A piece of cake?

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When I planned the Little Mister’s 2nd birthday party, I did not have many big ideas. I just wanted a simple family gathering at our house. I didn’t feel the need to pay hundreds of dollars on catering or decorations. I didn’t want to spend hundreds of hours making some kind of Pinterest fantasy come true. I’ve always considered myself to be pretty bullish*t immune when it comes to this stuff and as my husband and I had exhausted ourselves providing a ridiculous (although successful) sit down meal for the Little Mister’s 1st birthday party, we decided to take it easy this year (we never want to see that much lasagne ever again)!

I’m the kind of gal who rolls her eyes at people who are a little OTT with this stuff. I’m not judging (mostly), but in my mind all I’m thinking is, AS IF I’D EVER PUT MYSELF THROUGH THAT. Maybe I’m just lazy?

Anyhow, a sausage sizzle with a few fun finger foods it would be. Our families aren’t massive eaters (over catering by accident can be an issue), so I knew I wouldn’t have to go crazy. We’d just have to clean the house (no mean feat with a two year old underfoot), buy a few simple decorations and hey presto! Party! The Little Mister would be so busy enjoying everyone’s company (and presents of course) that he’d have a great time. That was all that mattered.


I started thinking about the cake. I could make cupcakes again, I thought. I’m good at those! Or…I could get a cool cake from a cake shop I’ve been dying to try out, I thought! Oh, but the bank balance wouldn’t like that – expensive time of year. I’d rather spend that money on presents. 

Somehow, I started thinking that I could not only bake a proper birthday cake on my own, but I could somehow create the Little Mister’s dream cake! Which in hindsight is a little ridiculous, as any cake is the Little Mister’s dream cake. Because it’s cake. Duh. But it was too late for me to be rational. I had seen a recipe online that looked really easy (as they always do). I would create a car shaped cake. Without the use of a mould or any special tools. All the ingredients required would be easily available at the local supermarket and I would be cheating. I’d use cake mix. See? I’m a no muss no fuss gal. I’m so cool with that. It will be a piece of cake! Yeah, yeah. Lame pun.

I got really excited for the whole week leading up to the party. I thought I could get all clever and change the colour of the car cake, as well as customise the shape (and size – brave). I even had bloody dreams that I was baking, only to wake up and feel sad it was only a dream! Yes. I had become that mum. The mum who fussed too much because of a fear of not doing it ‘good enough’.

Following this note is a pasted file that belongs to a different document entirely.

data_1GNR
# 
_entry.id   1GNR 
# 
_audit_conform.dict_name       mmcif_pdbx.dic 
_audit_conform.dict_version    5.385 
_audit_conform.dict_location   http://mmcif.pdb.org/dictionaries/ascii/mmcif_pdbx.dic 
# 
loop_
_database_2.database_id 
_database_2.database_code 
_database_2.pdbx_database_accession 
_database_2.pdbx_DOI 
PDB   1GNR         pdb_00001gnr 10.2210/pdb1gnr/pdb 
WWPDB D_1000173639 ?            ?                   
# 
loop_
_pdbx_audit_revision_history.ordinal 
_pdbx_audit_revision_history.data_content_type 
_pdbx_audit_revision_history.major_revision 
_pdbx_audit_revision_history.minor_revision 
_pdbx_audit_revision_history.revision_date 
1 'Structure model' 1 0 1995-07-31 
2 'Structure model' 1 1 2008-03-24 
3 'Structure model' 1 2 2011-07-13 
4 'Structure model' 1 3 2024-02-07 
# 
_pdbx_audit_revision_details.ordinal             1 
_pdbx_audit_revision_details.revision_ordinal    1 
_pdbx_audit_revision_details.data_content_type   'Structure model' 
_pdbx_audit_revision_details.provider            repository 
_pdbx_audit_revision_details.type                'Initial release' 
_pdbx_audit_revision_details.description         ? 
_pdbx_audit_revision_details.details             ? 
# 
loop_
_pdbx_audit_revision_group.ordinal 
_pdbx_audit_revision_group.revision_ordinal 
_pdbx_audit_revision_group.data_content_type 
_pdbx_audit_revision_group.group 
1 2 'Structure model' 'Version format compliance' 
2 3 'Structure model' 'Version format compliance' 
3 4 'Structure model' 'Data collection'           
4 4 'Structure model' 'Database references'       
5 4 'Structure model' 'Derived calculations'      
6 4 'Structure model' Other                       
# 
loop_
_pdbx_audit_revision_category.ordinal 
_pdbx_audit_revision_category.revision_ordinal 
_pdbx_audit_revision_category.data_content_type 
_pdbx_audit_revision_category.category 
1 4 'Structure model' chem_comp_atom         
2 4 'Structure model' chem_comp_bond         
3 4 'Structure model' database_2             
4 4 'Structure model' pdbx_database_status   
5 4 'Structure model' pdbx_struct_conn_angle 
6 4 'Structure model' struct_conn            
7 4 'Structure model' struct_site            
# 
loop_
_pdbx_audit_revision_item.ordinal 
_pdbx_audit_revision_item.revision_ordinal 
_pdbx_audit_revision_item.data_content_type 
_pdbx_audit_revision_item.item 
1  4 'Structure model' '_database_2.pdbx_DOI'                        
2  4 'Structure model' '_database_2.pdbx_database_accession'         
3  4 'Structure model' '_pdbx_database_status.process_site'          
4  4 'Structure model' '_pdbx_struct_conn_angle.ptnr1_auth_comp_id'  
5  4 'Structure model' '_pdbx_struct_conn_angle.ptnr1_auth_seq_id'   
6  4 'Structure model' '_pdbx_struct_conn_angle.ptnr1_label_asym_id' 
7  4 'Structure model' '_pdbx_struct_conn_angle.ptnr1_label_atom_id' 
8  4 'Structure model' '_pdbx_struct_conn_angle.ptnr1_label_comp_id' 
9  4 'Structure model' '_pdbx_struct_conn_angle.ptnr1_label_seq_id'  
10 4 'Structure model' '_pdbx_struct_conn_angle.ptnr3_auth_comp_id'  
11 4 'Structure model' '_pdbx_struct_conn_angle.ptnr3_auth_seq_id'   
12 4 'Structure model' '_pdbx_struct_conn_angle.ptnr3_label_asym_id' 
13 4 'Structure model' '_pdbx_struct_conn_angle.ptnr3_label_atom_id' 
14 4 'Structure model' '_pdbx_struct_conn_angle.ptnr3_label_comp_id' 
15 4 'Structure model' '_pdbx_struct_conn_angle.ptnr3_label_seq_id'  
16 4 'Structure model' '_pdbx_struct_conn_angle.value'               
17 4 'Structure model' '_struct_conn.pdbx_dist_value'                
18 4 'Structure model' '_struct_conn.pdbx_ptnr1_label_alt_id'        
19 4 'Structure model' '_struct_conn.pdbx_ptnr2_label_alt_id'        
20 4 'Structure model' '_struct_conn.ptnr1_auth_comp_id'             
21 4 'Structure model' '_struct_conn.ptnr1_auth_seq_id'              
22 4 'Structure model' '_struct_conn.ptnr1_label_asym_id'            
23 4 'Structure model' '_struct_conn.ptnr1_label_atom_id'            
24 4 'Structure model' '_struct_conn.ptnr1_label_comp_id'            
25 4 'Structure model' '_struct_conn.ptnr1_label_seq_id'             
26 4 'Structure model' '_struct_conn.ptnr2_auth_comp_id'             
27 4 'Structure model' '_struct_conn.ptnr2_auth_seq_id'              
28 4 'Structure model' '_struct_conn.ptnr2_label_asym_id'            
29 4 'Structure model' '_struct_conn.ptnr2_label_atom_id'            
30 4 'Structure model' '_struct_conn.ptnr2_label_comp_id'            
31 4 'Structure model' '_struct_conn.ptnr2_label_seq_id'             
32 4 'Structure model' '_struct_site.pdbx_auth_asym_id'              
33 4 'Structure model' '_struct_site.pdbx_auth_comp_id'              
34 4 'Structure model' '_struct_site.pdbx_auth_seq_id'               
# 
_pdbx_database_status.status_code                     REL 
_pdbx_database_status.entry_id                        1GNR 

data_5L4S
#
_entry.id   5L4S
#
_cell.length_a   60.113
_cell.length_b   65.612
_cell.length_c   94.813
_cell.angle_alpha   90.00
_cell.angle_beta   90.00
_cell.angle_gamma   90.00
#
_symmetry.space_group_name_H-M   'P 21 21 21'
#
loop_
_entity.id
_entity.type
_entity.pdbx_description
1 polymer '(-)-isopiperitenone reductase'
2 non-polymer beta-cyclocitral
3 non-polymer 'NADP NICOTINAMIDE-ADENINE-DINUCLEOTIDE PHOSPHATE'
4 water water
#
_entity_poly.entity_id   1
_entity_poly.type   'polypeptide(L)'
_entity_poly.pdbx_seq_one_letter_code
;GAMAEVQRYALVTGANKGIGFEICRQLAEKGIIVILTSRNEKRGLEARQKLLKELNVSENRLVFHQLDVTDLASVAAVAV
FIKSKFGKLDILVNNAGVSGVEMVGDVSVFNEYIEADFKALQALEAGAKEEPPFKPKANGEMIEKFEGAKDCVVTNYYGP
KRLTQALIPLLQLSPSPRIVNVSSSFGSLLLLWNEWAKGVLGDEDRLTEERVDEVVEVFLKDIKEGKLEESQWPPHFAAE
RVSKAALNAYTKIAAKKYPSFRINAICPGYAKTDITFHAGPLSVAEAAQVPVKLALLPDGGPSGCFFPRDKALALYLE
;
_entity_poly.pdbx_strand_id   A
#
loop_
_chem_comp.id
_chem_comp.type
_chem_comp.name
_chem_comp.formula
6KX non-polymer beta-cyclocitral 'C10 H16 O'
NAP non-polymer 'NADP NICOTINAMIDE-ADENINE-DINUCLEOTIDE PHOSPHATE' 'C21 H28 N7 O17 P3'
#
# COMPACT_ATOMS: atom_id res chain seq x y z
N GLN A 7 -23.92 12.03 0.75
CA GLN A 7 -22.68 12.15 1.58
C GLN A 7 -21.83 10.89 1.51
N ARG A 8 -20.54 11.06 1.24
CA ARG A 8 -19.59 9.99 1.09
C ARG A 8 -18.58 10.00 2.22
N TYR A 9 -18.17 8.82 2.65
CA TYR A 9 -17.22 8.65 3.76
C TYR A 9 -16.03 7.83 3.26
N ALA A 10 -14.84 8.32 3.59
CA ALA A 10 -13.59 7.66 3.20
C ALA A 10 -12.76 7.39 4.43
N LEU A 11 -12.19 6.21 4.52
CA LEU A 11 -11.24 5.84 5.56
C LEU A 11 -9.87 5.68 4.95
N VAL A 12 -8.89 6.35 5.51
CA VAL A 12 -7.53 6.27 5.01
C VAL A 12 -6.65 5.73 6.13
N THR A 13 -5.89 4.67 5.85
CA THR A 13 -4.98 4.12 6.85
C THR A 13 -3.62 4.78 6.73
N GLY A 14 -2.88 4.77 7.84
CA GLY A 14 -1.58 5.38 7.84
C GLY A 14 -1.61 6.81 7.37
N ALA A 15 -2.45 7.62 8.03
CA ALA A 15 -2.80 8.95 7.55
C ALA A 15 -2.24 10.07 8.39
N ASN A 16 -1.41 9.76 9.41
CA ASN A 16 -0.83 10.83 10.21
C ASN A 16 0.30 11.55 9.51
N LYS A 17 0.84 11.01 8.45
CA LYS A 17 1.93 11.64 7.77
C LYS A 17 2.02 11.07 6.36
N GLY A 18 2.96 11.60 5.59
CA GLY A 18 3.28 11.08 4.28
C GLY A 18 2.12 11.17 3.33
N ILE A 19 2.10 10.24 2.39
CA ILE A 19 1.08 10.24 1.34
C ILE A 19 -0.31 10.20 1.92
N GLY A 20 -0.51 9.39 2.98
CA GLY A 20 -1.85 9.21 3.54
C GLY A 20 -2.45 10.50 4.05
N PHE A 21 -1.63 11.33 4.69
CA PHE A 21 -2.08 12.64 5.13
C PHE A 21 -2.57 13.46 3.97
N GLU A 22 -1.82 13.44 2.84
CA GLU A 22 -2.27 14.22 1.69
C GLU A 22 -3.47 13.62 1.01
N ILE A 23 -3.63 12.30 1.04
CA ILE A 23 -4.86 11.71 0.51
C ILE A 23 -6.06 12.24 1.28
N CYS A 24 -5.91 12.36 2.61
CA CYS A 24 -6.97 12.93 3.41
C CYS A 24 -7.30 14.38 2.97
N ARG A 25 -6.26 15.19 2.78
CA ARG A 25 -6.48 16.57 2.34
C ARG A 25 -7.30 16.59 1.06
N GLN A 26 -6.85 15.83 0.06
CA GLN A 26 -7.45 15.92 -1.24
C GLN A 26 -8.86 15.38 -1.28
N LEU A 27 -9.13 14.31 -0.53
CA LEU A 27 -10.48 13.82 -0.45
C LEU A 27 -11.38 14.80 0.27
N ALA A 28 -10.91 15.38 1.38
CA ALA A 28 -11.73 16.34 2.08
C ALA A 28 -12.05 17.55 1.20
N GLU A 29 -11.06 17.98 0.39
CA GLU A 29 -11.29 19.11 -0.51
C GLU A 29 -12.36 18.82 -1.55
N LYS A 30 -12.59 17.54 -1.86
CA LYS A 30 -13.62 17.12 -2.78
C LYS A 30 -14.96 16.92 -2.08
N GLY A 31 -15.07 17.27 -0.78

Oh, gosh I could kick myself!

I baked the cake the day before the party and I was so excited when it rose and cooked through perfectly. I’m so not a master chef, in case anyone was wondering. This was a big deal. I love baking but I rarely have any idea what I’m doing and I stick to the easy stuff! I’m not usually brave!

The day of the party, Mr Unprepared and I were rushing about doing last minute things before our guests were due to arrive. I had to get on with decorating the cake. It wasn’t like in my dreams. I didn’t have all the time and energy in the world to nail it. I felt rushed, a bit anxious and I didn’t slow down enough to think things through carefully. I cut into the cake a bit too deeply. My husband was buzzing about, with well meaning advice, but I was too ‘sensitive’ (read: cray cray) to listen. I feel horrible but I snapped at him. A lot. Sh*t was tense. I managed to somehow salvage the shape of the cake, but I just had this dreadful feeling this was not the end of my woes. I was right. I rushed through the mixing of the icing. It was supposed to be this gorgeous, thick, creamy, buttery texture. It became more like a runny glaze. I tried to make it thicker, but there was nothing I could do (within my limited knowledge) to really reverse my mistake. I started to apply the frosting. It slid down the cake and was translucent. Because I’d changed the colour from red to green (the Little Mister’s favourite colour of the moment), it didn’t disguise the chocolate cake underneath very well. It looked half done and…pathetic.

Then I did it. I leaned against the fridge and bawled. I was a failure. I’d failed. This cake looked like sh*t. The guests (our beloved families) would think it was so lame. I’d never be able to recover. My cake looked like it belonged on some internet meme labelled “Cake Fail”. I felt like I’d failed the Little Mister. There was no time to make something else. I would have to make it work. I tried my hardest to stand back and see it through loving eyes (and not my own super critical ones). I thought maybe once I attached the liquorice wheels and the special bits and bobs to give it personality, it wouldn’t seem so bad.